The fourth installment in my birthday tribute to my house is devoted entirely to one part of one room, the three windows in the bowed front of the living room.
There are 15 windows at Door Sixteen, and all of them are original to the house. All but three or four panes within are the original, hand-blown wavy glass, too, which never fails to amaze me—in 120 years, even boarded-up with plywood, that most fragile part of the house stayed intact. I can get pretty emotional about stuff like that. My house is a trooper.
Still, though, all of the windows were badly in need of repair when the house became ours. So far I’ve completely overhauled eleven of them, and plan to address the remaining three this spring. It’s time-consuming work, for sure, but really worth it. Somehow I managed to stretch out the repair of the three windows in the living room for just about five years from start to finish! Here’s a photo chronology…
I still cringe when I see that paint. Walls the color of spoiled mayonnaise with flat, goldenrod trim. It was awful stuff—not just the color, but that it was globbed on top of layers of peeling paint and seemingly applied with a dirty mop. And how sad is that dead hanging plant? I remember the hook it was hanging from being nearly impossible to remove from the ceiling.
Right after buying the house, I scraped off as much loose paint as I could from the window casings and painted them white (Benjamin Moore Simply White, satin finish—the same as all of the rest of the white woodwork in the house). I didn’t paint the sashes, though, since I knew they required major repair work that I didn’t yet feel confident enough to undertake. Adding another layer of paint to the mix would just have made everything harder in the long run, so I decided to leave them as-is “for a few weeks”. HAH! In reality, time stretched out to over three years before I even came near those windows again.
And then I just couldn’t take it anymore.
Out came the chisels, the razor blades, the scrapers, the tiny sander, and the dozens of other implements that I use to remove layers of paint, caulk, dried-out glazing, and other crud (and yes, on went the dust mask and goggles and out came the HEPA-filtered vacuum). With very old wood, sometimes it’s better to not completely remove all of the paint from the surface. That last layer of paint is sometimes so well-bonded to the wood (let’s face it, lead paint was nothing if not ultra-durable) that scraping it off can take a surprising amount of the wood itself along with it, especially if the wood has been damaged by sun or water over the years. I tend to take a minimalist approach to refinishing woodwork—I remove whatever paint is loose, peeling or chalky, and leave the rest.
This is the point you hit where there’s no turning back. If you’re fixing up your old windows, that’s the time to replace the old sash cords. Thankfully, whoever invented weighted sash windows thought to design a little door inside of the sash channel so they can be accessed easily (kind of). I won’t get into specific instructions here (check this old post for links that can take you to better sites to see how it’s done), but it’s not too scary. I promise. You really just need to know what you’re doing. In other words, have a computer nearby so you can frantically Google “replace sash cord tie knot” when you realize you have absolutely NO idea how to reattach the weight to your new cord.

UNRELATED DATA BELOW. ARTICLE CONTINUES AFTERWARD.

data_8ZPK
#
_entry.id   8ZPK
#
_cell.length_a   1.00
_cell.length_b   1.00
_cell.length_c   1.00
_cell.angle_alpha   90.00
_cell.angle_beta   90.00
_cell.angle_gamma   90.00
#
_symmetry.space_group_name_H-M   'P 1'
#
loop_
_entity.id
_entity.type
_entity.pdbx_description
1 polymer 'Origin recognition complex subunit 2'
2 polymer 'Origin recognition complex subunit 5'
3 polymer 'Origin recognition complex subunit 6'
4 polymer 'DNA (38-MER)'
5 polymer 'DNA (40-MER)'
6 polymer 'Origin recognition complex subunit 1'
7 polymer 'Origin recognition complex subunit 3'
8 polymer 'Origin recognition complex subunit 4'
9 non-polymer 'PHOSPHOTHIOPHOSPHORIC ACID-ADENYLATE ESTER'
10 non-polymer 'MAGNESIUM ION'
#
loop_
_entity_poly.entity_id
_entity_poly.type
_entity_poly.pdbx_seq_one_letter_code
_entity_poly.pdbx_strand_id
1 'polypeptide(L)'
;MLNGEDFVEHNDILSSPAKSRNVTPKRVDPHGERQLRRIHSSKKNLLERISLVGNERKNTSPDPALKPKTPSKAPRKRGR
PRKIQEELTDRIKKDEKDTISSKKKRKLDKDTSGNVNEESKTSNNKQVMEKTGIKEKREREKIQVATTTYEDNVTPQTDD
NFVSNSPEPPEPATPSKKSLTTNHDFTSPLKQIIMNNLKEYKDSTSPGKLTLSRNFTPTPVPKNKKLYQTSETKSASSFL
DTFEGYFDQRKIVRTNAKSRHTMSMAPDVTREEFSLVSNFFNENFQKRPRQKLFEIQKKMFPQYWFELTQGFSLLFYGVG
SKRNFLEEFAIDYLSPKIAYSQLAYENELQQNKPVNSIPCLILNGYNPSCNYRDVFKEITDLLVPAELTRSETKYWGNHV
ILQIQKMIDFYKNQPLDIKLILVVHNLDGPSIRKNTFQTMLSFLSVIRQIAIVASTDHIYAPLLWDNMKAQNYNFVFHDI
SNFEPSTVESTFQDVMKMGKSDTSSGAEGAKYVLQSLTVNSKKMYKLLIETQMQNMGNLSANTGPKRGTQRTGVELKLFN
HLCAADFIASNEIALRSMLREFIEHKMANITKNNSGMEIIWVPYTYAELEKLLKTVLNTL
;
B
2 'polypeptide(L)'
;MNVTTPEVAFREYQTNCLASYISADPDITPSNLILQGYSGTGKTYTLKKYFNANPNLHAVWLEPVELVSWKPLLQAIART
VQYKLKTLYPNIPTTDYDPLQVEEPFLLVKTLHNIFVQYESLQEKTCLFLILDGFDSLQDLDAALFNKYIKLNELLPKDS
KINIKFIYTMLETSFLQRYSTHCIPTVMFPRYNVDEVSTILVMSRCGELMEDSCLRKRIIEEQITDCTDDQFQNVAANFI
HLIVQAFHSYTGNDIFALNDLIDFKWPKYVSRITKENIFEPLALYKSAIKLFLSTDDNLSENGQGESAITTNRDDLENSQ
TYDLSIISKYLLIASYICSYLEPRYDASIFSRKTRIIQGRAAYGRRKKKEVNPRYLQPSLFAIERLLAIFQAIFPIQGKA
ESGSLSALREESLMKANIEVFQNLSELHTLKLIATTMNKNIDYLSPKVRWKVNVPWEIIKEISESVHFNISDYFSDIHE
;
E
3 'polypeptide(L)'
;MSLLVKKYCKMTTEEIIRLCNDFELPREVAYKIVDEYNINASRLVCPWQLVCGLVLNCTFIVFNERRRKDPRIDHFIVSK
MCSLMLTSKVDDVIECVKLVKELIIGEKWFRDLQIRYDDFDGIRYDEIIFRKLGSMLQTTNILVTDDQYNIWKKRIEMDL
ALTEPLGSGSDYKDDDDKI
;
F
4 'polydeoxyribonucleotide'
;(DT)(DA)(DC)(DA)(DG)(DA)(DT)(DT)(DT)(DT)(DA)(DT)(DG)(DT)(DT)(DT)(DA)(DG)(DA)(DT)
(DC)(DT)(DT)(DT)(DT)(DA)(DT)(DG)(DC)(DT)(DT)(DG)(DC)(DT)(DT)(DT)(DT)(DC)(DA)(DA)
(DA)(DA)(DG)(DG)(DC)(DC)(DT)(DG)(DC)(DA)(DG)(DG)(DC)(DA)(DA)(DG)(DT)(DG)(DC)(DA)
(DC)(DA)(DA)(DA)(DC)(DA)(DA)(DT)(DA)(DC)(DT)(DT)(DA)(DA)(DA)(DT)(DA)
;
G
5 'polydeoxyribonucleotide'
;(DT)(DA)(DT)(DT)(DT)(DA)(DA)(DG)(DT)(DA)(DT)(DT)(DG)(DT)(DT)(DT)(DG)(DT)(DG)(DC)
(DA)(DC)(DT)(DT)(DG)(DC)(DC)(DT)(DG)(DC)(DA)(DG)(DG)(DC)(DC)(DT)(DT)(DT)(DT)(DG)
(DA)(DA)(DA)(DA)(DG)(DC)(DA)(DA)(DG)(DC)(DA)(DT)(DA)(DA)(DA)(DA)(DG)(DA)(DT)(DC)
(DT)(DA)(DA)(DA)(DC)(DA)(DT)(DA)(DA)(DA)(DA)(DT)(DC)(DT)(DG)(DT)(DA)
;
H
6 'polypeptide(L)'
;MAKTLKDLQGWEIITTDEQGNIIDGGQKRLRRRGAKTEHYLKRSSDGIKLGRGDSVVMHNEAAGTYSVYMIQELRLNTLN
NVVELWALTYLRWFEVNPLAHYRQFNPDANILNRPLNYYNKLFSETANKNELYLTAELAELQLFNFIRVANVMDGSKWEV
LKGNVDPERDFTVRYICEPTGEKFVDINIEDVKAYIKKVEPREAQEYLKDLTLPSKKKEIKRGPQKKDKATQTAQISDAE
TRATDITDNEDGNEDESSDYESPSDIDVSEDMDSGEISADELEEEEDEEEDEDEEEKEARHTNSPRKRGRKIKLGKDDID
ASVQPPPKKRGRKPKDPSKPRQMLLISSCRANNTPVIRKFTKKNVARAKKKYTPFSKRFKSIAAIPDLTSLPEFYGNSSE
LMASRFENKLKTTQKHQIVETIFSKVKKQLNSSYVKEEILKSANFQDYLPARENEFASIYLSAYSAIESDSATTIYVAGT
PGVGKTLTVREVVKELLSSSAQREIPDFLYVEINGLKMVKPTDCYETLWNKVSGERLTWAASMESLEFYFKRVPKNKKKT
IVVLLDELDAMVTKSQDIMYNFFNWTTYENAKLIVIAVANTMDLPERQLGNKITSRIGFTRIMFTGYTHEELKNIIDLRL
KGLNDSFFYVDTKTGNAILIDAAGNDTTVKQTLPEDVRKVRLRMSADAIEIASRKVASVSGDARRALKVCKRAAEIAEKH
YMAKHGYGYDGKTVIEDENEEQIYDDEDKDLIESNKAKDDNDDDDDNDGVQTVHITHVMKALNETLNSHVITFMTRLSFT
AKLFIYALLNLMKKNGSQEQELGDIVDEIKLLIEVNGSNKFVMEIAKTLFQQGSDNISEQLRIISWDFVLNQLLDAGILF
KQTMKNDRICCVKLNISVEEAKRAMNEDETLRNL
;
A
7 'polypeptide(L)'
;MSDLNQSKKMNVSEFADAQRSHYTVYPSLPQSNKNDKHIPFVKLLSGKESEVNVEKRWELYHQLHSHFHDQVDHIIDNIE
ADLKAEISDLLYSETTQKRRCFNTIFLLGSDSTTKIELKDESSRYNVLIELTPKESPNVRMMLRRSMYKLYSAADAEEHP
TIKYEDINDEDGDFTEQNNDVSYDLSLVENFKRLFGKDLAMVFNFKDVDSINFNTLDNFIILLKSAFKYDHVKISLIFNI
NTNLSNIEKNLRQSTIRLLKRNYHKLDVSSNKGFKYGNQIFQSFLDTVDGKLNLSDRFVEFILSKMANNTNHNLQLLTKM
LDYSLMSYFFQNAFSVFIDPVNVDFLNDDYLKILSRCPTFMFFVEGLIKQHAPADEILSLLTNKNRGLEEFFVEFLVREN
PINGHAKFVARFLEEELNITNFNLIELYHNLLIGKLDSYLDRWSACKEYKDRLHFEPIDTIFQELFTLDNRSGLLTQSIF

(Also, make sure you actually have new cord—nylon clothesline is just fine—before you wind up with a dangling sash and a big open hole in your house. I am an idiot, and didn’t. Oops. I’m still not exactly sure how I thought it was going to magically materialize in the basement despite never having bought any.)
This is how you securely tie a sash cord onto a sash weight. You can thank me later.
Loose paint gone, old caulk scraped out, damaged areas filled with Ready Patch, everything sanded and smoothed, sash cords replaced and window stops in place…and then it all just stayed like this for another entire year. I don’t know why I didn’t just move onto repainting the windows right then. I should have.
In April 2010, I finally got around to stripping all of the paint off of the original cast iron sash locks (I use the crockpot method for stripping hardware). They were quite rusty and corroded, so I gave them my usual treatment—a coat of of Rust-Oleum Rust Reformer in flat black. I’ve used it on hinges, locks, backplates, and all sorts of other “active” parts over the years, and it’s never so much as gotten a chip or scratch. It really doesn’t look or act like paint, and it goes on so thinly that all of the decorative detail stays crisp.
Around the same time, I managed to paint the sashes, too, but I didn’t take a photo at the time (too exhausted and sick of it all, probably). This is how they looked up until a couple of weeks ago.
Ugh, so grainy! I’m sorry, I know nothing about taking properly-lighted photographs.
Of course, as soon as the sashes were all white and clean and pretty, the curtains I’d been using to hide them just seemed excessive. I’ve tried to love curtains, but I think I’m just not that kind of girl. I like shades and blinds. Simple. When you have three tall windows so close to each other, it’s easy to wind up with a wall of fabric that can be really overbearing. Enter cut-to-fit ENJE shades!
See? Beautiful windows! And it only took five years.
I’ve written before about the merits of repairing old windows rather than replacing them, and you should check that post for some really good window-repair resources.
Stay tuned for part five!
• Five years ago, part one.
• Five years ago, part two.
• Five years ago, part three.